Git: From the ground up!

First questions that come to mind when anyone mentions Git is “Why to use Git?”, “Is it that important to use?”, “How does it fit into my day to day coding activity?”. The answer one usually gets is that it is a version control system. So?? Next obvious comment is “Ya, so what do I have to do with it? Is it not something that only corporate organizations need to worry about?” This post is going to throw some light into this and give an overall idea about git and how to set up the local environment for using git.

Why to use a version control system?

Main job of a version control systems is to record changes made to files, or a set of files over time and recall or backtrack them whenever required. It also means that if you screw over files or code, you can easily recover to a previous working version of the code.

It is particularly useful where there are more than two developers working on a piece of code. Fir example, the below two images depict, in a pictorial format the commits and branches created a project, respectively:-




This helps in visualizing how the project is evolving and different branches, commits, etc. which will be covered in detail in the next posts.

In general, version control will be useful if you-

  • Made a change to code and need to revert back to a known good state
  • Have to maintain multiple versions of the software
  • Wanted to see the difference between two revisions
  • Wanted to test if a particular version is broken or fixed
  • Wanted to see how long a bug existed for
  • Wanted to experiment without interfering with the working code

Popular version control systems are Git, SVN (subversion), Mercurial, TFS (Team Foundation Server), etc.

Git version control system

Git is a distributed version control and file management system. This is a very powerful feature when there is a project involving more than one developer. Every developer has a copy of the project on his local machine. This also means that unlike SVN, commands to git are very fast and will work offline too since all operations are done locally. Another very powerful feature of Git is ‘track changes’ and ‘merge’. As developers are modifying code – they are adding, deleting, moving files, it becomes very important to track these changes, merge changes and resolve merge-conflicts, if any.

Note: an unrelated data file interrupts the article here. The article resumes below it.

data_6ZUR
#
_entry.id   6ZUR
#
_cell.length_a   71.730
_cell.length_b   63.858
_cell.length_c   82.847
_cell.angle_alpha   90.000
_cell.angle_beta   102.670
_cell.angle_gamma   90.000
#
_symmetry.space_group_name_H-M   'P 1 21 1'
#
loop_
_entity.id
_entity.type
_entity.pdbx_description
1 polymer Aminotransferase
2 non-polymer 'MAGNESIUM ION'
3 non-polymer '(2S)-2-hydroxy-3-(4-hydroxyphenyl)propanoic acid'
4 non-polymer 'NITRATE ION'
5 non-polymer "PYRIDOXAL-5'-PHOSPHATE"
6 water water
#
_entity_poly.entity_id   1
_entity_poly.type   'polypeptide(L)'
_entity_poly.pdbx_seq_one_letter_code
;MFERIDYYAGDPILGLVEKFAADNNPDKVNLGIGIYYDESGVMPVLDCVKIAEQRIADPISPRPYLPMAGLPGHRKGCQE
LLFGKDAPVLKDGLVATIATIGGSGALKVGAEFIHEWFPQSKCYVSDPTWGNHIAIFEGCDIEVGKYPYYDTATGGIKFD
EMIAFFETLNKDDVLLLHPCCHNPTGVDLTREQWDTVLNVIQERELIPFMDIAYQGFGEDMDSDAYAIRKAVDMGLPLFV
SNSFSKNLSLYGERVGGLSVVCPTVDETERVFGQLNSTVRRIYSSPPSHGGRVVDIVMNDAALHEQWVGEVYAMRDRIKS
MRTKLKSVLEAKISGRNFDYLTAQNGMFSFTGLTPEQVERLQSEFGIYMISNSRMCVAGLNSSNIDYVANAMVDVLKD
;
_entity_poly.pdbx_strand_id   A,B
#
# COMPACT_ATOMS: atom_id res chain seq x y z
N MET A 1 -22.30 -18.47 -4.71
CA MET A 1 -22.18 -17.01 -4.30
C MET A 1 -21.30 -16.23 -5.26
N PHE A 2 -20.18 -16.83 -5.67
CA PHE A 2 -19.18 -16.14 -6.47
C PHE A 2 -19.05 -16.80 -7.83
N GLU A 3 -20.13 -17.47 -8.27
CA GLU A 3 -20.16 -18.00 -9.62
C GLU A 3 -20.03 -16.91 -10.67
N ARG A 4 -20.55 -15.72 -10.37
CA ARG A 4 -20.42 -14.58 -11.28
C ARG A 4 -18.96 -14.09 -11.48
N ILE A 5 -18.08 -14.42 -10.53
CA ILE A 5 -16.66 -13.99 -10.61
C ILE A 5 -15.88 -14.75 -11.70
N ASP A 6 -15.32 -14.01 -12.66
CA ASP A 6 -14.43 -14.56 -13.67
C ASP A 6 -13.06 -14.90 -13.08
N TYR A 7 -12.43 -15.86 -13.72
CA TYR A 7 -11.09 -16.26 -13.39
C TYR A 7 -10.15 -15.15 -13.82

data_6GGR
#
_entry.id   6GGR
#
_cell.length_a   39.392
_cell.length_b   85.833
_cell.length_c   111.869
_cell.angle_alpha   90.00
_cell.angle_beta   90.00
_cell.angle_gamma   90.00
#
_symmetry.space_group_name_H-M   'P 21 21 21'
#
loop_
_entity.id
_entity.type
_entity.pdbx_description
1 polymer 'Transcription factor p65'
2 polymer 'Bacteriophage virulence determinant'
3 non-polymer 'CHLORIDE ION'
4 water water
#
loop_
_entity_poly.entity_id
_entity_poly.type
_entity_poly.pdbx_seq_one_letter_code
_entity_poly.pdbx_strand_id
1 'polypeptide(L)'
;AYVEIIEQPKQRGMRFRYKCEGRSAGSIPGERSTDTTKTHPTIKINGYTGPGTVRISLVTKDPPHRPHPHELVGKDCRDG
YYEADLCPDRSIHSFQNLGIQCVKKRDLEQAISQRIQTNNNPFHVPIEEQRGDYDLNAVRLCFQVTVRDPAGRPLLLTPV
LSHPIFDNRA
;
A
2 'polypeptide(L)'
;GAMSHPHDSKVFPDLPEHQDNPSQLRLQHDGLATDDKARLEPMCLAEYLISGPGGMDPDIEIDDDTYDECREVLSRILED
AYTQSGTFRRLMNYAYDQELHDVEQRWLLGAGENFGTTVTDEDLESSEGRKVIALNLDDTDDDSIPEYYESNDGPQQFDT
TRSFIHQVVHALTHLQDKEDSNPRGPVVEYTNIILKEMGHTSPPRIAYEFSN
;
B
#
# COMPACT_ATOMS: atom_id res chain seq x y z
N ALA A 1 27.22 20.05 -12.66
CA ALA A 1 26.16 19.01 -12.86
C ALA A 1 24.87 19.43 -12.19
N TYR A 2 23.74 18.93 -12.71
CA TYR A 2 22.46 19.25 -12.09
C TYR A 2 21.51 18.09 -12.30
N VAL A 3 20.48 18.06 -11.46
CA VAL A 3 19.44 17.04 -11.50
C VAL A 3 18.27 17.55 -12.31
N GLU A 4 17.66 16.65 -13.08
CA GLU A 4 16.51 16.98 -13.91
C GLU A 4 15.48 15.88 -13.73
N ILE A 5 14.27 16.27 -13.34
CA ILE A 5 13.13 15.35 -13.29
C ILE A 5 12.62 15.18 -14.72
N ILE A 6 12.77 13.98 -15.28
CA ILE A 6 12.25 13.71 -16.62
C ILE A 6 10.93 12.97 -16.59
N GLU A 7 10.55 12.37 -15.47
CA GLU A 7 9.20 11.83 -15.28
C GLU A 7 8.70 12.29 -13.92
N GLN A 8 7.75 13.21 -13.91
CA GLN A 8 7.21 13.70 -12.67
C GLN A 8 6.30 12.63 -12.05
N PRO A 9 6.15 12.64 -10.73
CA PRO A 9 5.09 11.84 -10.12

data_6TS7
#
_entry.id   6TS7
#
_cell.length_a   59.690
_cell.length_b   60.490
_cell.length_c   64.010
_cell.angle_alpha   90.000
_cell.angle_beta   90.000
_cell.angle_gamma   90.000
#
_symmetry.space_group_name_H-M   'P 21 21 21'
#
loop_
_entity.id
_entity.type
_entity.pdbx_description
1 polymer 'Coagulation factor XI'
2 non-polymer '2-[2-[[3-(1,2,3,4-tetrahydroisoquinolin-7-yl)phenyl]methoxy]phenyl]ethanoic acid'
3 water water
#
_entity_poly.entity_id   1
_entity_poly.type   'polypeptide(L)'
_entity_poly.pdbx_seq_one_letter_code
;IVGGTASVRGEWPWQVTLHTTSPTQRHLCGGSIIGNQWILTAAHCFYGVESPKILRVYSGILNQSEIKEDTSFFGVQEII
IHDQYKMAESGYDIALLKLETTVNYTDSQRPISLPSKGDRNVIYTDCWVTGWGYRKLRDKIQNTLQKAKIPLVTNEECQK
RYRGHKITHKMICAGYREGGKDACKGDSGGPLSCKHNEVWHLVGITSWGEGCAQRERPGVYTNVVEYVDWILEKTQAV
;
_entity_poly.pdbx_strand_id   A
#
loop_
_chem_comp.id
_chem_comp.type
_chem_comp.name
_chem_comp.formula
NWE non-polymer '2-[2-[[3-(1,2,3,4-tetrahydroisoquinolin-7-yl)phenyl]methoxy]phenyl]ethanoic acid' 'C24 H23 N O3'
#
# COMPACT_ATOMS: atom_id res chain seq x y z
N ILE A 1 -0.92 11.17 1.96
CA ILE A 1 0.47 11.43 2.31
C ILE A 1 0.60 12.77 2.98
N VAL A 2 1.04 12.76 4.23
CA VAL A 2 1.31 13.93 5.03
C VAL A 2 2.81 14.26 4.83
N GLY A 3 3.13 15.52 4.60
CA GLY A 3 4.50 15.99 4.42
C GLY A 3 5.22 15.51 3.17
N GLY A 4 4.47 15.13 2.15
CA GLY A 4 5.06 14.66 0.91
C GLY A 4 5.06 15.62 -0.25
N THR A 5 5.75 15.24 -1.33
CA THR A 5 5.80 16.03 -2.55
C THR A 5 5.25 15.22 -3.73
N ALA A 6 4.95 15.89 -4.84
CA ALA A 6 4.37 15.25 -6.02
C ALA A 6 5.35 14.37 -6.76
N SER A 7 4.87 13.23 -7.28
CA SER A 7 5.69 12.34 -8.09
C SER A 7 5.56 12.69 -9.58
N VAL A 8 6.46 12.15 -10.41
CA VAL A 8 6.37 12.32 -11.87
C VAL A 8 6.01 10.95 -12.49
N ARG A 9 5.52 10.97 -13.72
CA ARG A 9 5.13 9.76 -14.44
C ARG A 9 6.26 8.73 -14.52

Working directory is where you write your code. As you are done with some part of code, you reach to a point where you want to take a snapshot. This is called commit. So basically, commit is a snapshot you can refer back to. Commit is also a place where you can revert the code back to. In order to do this, you want to promote all the changes that you want to save to a staging area. This staging area is called Index (or cache). This is where Git will look to take a snapshot. So basically during a commit, you tell Git that, everything at the staging area, I want you to take a snapshot of. Once you have all your files in the staging area, you execute a commit command. That commit command will save a snapshot to your local repository. Once that is done, the staging area is wiped clean. So you follow these steps every single time you want to have a snapshot of your code. Once you have that snapshot, you can always revert to that snapshot, or look at differences between two snapshots. The git repository is located in your source code folder.

Installing Git client

  • Open your web browser
  • Git Scm is the official website
  • Type Git Scm in Google search and open the first link
  • Go here and download Git Bash, which is the command line application
  • Install with the defaults
  • The Git Client is necessary because everything is done locally on your machine. You get to choose what you want to share and you are dependent on a centralized server.

Next step is to do some configuration with Git Bash

    1. Open Git Bash
    2. Type in ls (list all files in a directory)Shot2
      This will give you all the folders in the directory it is currently located
    3. Check where it is looking at using pwd (present working directory)
    4. Changing default path when Git Bash opens up to our working directory so that it always opens up with it
      When Git Bash starts, it starts pointing to the home directory, from you we would need to navigate to the folder where you have the project that you want to version control with Git. However, there may be instances where developers have some folder (say, called, ‘workspace’) where they always create projects and want to avoid the time wasted to navigate to this folder from the home directory. No big deal, just change the default path.
      –Right click on Git Bash –> Properties
      Change the highlighted part to the directory where you want it to point to
    5. Configuring Git Username
      –Open Git bash and type in
      git configglobal “<name>”
    6. Configuring email
      git config global “<email>”

The above two settings will now always be recorded with a commit. There is one more setting with respect to using GitHub along with Git, where you can create a SSH key and store in your local machine so that you no longer need to type in the credentials each time you push to a remote repository. We will see this step in the coming posts.

This is the end of configuration. In the next post we will create a project and start version controlling it, and will push it to GitHub.


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